A version of this article appeared in print in The Korea Times on 6/5/2014.

Korea Times photo by Shim Hyun-cheol

By Kim Young-jin

When George Takei enters a room, it is hard to imagine the actor ever being uncomfortable in his skin. He is ready to break into a smile at any moment, or give a deep hearty laugh. His baritone voice booms with confidence.

Indeed, Takei, best known for playing Lieutenant Hikaru Sulu in the television series “Star Trek,” has always been an extrovert. He was popular at his Los Angeles high school, becoming class president.

But beneath the facade, he harbored deep insecurities due to sexual identity issues.

“I felt very isolated as a child, my early teens,” Takei, 77, told The Korea Times in Seoul last week. “I grew up covering up whatever insecurities I had by acting like the norm.”

So it is understandable that the actor grows serious when discussing the plight of lesbian, gay, bisexual and transgender (LGBT) people in Korea, where harsh stigmatization keeps many living in fear that their sexual identity will be revealed.

Takei believes the onus is on parents of LGBT people to love their children unconditionally ― a tall task in a country that staunchly prioritizes the continuation of the family line.

“There’s this sense of gay people (in Korea) being made to feel worthless,” said the Los Angeles native, who met LGBT rights activists during his stay.

“You say there is the Confucian ethics. But the core unit of a society is the family. Parental love for their child, and the child’s love for the parents, and sibling love ― that’s the glue that holds that unit of society together. When parents prioritize some ancient belief over parental love for the child, it’s unnatural.”

The Japanese-American actor and his husband, Brad Takei, were in on a speaking tour of Korea and Japan organized by the U.S. State Department. While he conversed with people on a wide range of topics ― from acting to geopolitics ― he calls gay rights the issue that is “closest to me.”

Sexual minorities here say that coming out is difficult due to parental pressure to marry and pervasive homophobia in the workplace. Moreover, the country’s powerful Christian lobby has long prevented passage of anti-discrimination legislation that would protect gays and other groups.

Takei faced a similar environment when he began his acting career in the 1950s.

“The climate was dramatically different from today,” he explained. “No producer would hire you … the ratings would plummet if the producer hired a gay actor.”

For Takei, the journey to where he is today ― a vocal proponent for gay rights and other social justice issues ― was long and often marked by silence.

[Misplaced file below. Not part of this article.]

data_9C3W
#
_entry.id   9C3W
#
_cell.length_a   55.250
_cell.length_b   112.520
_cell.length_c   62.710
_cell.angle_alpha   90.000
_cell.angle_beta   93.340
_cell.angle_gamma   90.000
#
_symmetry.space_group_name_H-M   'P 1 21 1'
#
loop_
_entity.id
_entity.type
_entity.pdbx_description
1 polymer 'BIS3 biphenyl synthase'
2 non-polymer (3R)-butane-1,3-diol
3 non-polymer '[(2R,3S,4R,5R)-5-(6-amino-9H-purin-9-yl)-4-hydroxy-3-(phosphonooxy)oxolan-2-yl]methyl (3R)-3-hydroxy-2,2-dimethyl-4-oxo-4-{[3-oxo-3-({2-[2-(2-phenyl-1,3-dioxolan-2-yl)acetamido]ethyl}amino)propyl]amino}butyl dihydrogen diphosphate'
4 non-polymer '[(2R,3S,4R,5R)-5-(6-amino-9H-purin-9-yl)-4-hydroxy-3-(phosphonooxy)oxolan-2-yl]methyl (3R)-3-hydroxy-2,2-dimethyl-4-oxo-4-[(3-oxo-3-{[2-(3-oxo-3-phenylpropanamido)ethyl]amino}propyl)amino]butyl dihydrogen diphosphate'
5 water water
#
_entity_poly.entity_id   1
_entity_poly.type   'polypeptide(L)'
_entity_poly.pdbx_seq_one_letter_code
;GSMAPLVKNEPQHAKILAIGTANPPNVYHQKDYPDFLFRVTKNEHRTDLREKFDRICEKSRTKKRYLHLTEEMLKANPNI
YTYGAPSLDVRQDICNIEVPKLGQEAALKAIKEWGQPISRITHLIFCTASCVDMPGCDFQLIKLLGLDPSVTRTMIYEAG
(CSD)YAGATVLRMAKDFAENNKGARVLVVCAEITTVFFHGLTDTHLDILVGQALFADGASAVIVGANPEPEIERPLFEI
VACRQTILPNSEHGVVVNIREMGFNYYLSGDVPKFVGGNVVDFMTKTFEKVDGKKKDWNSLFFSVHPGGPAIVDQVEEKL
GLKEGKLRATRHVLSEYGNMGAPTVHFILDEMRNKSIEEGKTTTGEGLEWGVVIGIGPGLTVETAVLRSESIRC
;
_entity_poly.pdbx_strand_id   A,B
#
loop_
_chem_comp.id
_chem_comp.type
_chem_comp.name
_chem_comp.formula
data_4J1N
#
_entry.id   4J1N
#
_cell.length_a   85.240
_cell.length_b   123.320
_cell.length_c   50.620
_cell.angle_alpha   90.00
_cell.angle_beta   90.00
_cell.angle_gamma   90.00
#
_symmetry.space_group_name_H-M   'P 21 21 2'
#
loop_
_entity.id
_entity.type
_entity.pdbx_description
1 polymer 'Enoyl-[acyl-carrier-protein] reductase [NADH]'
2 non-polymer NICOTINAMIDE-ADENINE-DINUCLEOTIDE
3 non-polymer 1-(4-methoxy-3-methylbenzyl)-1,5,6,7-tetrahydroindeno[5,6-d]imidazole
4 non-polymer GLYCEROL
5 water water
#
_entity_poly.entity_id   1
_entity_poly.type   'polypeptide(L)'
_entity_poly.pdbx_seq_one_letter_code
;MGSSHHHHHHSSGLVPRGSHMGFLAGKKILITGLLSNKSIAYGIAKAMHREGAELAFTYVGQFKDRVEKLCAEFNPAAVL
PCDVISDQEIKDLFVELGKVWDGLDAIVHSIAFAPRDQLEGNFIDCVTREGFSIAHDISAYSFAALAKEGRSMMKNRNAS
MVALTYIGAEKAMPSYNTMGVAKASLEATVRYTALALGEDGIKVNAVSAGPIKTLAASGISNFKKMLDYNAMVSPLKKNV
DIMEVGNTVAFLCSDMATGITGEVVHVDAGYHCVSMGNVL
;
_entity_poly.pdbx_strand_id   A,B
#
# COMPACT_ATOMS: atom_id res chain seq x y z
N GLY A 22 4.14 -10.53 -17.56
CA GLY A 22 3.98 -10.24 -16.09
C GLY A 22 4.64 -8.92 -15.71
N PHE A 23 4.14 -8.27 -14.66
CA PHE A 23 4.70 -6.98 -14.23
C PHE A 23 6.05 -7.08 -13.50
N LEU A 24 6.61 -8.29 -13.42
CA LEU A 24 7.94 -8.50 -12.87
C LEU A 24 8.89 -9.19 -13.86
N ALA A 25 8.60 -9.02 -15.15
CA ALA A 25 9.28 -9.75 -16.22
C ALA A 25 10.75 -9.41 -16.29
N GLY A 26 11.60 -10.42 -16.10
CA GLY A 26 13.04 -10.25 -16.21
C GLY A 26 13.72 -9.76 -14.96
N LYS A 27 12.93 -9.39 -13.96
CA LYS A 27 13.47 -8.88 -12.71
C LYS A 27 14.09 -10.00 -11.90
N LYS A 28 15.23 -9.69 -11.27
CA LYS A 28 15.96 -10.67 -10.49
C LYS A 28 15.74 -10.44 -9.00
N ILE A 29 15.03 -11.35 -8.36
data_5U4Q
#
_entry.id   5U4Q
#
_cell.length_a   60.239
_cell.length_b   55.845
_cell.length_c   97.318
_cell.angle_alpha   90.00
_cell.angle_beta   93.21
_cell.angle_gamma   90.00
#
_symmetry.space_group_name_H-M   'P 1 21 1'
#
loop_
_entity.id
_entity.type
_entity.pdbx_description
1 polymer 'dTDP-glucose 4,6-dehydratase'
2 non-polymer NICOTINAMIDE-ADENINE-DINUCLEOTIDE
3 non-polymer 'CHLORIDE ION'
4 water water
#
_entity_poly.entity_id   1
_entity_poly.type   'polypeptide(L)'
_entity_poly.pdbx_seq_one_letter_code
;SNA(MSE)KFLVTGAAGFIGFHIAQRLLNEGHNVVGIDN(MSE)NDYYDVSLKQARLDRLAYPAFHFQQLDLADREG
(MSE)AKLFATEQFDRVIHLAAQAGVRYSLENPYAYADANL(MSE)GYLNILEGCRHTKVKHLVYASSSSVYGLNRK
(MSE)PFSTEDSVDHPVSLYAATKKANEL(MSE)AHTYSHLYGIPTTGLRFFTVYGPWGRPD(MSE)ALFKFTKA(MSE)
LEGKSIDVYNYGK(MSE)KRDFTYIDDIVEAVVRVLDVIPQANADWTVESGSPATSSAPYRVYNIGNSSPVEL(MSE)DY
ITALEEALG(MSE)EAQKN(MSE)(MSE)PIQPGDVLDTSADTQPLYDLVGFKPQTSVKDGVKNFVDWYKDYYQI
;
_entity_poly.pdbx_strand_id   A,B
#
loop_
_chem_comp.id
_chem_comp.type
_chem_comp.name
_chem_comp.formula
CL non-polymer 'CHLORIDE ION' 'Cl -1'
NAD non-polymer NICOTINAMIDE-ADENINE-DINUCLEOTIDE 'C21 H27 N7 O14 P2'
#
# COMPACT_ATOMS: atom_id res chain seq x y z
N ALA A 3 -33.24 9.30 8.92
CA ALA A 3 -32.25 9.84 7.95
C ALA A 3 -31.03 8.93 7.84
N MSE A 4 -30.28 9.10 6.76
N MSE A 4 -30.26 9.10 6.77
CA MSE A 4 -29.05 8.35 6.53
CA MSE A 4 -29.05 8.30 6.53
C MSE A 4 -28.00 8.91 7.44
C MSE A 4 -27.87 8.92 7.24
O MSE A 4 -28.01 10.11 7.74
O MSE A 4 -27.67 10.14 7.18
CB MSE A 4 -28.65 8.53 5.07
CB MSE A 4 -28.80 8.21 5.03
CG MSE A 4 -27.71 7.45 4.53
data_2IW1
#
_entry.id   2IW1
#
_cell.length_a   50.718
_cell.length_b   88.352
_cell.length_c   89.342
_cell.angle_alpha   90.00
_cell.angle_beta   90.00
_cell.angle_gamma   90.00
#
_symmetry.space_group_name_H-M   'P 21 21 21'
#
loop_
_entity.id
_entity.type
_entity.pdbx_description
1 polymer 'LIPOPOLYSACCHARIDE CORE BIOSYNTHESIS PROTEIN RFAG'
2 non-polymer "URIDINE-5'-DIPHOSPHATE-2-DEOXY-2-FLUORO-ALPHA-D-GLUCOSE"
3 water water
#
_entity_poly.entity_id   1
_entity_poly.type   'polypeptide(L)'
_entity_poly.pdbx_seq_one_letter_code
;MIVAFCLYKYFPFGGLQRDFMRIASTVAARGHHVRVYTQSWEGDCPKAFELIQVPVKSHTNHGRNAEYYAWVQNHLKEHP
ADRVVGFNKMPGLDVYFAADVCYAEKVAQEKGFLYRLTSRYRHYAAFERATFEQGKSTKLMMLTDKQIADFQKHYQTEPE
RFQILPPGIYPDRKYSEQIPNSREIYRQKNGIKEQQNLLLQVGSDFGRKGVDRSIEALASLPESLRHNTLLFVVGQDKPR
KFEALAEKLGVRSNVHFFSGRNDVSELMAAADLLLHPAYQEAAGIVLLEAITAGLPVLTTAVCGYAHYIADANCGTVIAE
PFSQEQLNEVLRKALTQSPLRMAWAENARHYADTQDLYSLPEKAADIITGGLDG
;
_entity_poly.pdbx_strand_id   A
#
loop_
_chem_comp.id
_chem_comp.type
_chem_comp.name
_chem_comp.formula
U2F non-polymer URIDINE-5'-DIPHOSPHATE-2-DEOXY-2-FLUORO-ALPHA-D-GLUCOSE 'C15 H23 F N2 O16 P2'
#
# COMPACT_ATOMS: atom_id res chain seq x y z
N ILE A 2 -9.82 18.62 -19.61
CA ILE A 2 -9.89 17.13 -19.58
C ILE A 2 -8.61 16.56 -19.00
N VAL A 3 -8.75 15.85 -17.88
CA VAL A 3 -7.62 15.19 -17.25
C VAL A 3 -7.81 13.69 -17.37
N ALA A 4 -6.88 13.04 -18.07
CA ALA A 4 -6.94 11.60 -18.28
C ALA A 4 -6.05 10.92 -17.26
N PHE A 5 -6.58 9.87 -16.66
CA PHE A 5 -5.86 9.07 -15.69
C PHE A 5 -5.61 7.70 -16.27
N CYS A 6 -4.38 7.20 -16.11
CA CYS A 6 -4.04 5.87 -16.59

After Star Trek creator Gene Roddenberry cast him as Sulu, Takei remained quiet about his sexuality. However, he still wanted to participate in the political process.

That desire was instilled by his father, who preached the virtues of American democracy even after the government sent thousands of Japanese-Americans ― including the Takei family ― into internment camps after the bombing of Pearl Harbor.

In high school, Takei grew confused when he could not find any information about the internment in text books, wondering aloud why people did not protest more.

“I’d read about the shining ideals of our democracy,” he recalled. “I couldn’t reconcile that with what I knew to be my childhood.”

His father’s response was to teach Takei about the virtues of democracy, taking him to volunteer for the presidential campaign of Illinois Democrat Adlai Stevenson.

Since then, Takei has vigorously taken part in politics. He marched with Martin Luther King Jr. during the civil rights movement; protested against the Vietnam War and was a delegate to the 1972 Democratic National Convention. He testified during congressional hearings about Japanese internment.

Still, the actor remained tight-lipped about his sexuality, coming out only to his closest friends.

Turning point

“The irony is, at the same time I have been an activist in the political arena … I was silent on the issue that was closest to me,” said Takei, who remembers looking for the exits each time he went into a gay bar, in case it was raided.

That all changed in 2005, when then-California Governor Arnold Schwarzenegger vetoed legislation that would have given same-sex partners the right to marry.

“My blood was boiling but I was still silent,” Takei said.

“That night, Brad and I were watching the late evening news and we saw young people pouring out on to Santa Monica Boulevard venting their anger and rage … I felt I needed to participate in that. To do that, my voice had to be authentic. So I spoke to the press for the first time and I blasted Schwarzenegger’s veto.”

When California made same-sex marriage legal in 2008, Takei and longtime partner Brad Altman were among the state’s first gay couples to obtain a marriage license.

Today, Takei is a leading advocate for LGBT rights and has a large social media following, including on his Facebook page, which has more than 7 million likes. He remains a fixture in the zeitgeist, regularly appearing on talk shows such as “The Howard Stern Show” and “Conan.”

He believes the situation is changing for LGBT people worldwide, and hopes Korea will follow.

“Gay people exist throughout society as we’re seeing in America,” he said. “In a macho arena like pro football, Michael Sam comes out and gets drafted to a team and in joy he kisses his boyfriend on camera. Korea’s society is filled with gay people, LGBT people … from the high to the low.”

The actor stressed the role of parents in giving equal opportunity to LGBT youth.

“I have a message for parents of LGBT people,” he said. “Love your child.”

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